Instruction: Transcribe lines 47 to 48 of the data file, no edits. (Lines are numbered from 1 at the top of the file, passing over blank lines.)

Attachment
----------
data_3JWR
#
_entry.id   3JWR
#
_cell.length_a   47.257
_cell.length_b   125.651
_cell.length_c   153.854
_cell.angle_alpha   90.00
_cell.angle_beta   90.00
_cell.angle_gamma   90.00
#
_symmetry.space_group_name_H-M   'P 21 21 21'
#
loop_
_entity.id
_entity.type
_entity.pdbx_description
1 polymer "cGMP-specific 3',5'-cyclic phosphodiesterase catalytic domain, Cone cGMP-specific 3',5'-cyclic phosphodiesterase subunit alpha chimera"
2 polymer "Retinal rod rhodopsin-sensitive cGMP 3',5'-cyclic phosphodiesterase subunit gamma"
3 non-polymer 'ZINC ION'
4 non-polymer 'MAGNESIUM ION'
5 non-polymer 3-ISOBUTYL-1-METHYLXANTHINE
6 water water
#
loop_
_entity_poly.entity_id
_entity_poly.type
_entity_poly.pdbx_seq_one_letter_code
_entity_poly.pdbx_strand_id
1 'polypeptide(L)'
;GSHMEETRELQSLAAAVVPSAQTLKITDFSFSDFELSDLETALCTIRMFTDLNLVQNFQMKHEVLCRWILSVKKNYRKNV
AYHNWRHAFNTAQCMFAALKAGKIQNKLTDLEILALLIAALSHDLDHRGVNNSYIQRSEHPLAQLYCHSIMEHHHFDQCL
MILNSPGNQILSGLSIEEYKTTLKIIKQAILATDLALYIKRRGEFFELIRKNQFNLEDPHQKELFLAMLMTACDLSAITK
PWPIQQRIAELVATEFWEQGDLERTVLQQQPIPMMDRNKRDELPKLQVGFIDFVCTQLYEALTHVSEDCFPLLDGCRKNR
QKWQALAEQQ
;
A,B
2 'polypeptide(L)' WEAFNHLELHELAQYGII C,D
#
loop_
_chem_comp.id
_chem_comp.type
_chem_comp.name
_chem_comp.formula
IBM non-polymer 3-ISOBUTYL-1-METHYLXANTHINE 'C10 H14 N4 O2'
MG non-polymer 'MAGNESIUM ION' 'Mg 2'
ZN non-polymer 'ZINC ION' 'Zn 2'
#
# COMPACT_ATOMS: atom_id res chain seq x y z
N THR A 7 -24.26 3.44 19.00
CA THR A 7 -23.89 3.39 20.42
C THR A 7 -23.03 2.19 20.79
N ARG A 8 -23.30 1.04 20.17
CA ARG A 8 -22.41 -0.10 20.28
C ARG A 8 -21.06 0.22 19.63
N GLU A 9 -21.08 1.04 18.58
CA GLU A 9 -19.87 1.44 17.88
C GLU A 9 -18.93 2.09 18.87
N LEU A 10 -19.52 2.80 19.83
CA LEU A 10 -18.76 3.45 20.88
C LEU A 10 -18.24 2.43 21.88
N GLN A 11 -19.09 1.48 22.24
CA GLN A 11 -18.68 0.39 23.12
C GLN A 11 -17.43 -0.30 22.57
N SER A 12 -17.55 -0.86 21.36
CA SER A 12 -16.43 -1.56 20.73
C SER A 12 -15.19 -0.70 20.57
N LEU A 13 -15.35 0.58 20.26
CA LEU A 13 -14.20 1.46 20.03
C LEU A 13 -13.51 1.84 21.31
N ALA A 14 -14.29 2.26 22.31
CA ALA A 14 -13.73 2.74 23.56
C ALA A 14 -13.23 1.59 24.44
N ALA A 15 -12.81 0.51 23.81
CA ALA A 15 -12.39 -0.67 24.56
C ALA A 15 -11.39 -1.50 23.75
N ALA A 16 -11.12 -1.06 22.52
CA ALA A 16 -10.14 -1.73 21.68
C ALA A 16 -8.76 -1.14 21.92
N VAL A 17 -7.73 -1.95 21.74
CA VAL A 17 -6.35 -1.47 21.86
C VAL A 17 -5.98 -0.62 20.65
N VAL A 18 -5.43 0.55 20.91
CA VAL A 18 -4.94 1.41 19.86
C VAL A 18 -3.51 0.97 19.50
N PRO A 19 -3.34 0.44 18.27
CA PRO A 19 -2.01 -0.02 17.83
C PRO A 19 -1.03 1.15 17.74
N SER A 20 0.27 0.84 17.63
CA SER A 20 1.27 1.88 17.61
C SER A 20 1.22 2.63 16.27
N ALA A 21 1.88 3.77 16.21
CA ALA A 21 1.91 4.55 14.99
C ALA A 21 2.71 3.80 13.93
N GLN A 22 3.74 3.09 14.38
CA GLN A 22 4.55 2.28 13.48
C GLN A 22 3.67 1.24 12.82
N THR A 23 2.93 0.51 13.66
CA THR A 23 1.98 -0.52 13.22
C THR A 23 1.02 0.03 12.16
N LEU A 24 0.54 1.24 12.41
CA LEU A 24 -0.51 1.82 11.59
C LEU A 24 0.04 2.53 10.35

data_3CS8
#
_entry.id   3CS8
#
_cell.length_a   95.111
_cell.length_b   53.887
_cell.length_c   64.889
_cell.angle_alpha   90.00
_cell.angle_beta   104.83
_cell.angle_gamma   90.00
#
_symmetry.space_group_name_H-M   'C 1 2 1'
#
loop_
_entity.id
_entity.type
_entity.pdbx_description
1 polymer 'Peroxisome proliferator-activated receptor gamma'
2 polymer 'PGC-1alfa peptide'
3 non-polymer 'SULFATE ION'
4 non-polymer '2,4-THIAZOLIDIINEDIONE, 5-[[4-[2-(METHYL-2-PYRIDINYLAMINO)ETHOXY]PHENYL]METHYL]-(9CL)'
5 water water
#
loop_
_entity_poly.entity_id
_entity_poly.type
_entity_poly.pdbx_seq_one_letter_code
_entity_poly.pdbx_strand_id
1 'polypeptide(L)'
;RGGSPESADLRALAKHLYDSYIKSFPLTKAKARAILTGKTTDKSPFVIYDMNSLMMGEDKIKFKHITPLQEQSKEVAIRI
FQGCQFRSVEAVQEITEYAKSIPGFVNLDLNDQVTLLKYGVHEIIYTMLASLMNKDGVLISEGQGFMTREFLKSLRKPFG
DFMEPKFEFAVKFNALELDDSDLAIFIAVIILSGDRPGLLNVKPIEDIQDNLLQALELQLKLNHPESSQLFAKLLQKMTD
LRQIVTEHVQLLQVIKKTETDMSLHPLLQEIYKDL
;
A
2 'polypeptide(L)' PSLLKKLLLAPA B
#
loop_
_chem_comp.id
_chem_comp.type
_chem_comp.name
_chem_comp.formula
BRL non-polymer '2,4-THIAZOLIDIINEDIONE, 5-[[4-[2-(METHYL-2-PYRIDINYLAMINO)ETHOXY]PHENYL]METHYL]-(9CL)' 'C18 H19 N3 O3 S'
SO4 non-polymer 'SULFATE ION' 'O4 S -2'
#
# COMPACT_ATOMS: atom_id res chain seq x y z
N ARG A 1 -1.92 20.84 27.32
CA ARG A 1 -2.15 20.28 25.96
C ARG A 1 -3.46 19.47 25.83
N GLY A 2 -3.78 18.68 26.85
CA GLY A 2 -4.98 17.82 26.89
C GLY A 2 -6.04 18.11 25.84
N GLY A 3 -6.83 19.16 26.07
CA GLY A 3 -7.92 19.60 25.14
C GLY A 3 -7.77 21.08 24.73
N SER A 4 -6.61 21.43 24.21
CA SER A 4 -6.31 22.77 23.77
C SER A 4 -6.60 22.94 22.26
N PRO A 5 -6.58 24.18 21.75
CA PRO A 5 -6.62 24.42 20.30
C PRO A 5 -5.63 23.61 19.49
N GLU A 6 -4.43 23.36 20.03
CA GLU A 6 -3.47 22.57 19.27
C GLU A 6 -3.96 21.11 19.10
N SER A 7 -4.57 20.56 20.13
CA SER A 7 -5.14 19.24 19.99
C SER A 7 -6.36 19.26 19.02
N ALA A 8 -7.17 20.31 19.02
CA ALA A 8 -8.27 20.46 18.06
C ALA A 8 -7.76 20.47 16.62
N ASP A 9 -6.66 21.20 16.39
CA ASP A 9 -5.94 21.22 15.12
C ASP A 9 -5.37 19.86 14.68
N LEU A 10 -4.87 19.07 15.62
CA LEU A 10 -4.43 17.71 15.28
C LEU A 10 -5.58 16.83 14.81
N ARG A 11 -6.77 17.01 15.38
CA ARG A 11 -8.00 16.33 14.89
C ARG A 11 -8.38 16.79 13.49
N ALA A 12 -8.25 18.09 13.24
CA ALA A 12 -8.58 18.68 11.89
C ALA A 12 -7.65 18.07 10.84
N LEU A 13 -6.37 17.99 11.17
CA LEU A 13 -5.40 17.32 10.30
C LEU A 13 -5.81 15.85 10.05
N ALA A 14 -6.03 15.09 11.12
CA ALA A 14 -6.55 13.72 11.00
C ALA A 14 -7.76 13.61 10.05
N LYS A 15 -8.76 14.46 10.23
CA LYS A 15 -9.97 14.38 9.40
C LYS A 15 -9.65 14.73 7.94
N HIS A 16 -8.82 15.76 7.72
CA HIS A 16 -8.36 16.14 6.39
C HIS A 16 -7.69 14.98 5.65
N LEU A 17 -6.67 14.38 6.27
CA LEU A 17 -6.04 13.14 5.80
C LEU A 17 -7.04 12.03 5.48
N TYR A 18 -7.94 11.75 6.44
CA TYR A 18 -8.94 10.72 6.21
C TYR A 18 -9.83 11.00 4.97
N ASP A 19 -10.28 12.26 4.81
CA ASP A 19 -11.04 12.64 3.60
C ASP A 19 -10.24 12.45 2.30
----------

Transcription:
ZN non-polymer 'ZINC ION' 'Zn 2'
#